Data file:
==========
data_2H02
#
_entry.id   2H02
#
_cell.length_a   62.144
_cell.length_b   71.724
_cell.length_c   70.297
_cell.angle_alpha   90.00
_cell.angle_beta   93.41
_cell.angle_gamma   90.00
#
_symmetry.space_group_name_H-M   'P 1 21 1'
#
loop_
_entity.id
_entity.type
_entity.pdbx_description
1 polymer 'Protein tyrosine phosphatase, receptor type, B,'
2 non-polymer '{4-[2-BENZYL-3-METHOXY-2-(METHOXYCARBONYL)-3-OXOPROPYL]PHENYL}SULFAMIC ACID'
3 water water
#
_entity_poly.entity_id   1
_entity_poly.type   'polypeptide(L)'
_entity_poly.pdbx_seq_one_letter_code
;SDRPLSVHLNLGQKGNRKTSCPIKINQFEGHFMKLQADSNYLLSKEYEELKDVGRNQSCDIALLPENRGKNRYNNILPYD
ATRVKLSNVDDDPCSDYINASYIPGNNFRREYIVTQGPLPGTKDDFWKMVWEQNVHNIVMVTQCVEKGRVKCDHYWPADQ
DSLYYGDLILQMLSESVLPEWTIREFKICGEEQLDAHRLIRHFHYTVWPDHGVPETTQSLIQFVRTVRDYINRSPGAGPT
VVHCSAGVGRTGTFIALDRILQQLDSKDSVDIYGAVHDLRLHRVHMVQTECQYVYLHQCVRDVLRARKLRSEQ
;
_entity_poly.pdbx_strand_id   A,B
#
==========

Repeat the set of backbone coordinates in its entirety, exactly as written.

data_2H02
#
_entry.id   2H02
#
_cell.length_a   62.144
_cell.length_b   71.724
_cell.length_c   70.297
_cell.angle_alpha   90.00
_cell.angle_beta   93.41
_cell.angle_gamma   90.00
#
_symmetry.space_group_name_H-M   'P 1 21 1'
#
loop_
_entity.id
_entity.type
_entity.pdbx_description
1 polymer 'Protein tyrosine phosphatase, receptor type, B,'
2 non-polymer '{4-[2-BENZYL-3-METHOXY-2-(METHOXYCARBONYL)-3-OXOPROPYL]PHENYL}SULFAMIC ACID'
3 water water
#
_entity_poly.entity_id   1
_entity_poly.type   'polypeptide(L)'
_entity_poly.pdbx_seq_one_letter_code
;SDRPLSVHLNLGQKGNRKTSCPIKINQFEGHFMKLQADSNYLLSKEYEELKDVGRNQSCDIALLPENRGKNRYNNILPYD
ATRVKLSNVDDDPCSDYINASYIPGNNFRREYIVTQGPLPGTKDDFWKMVWEQNVHNIVMVTQCVEKGRVKCDHYWPADQ
DSLYYGDLILQMLSESVLPEWTIREFKICGEEQLDAHRLIRHFHYTVWPDHGVPETTQSLIQFVRTVRDYINRSPGAGPT
VVHCSAGVGRTGTFIALDRILQQLDSKDSVDIYGAVHDLRLHRVHMVQTECQYVYLHQCVRDVLRARKLRSEQ
;
_entity_poly.pdbx_strand_id   A,B
#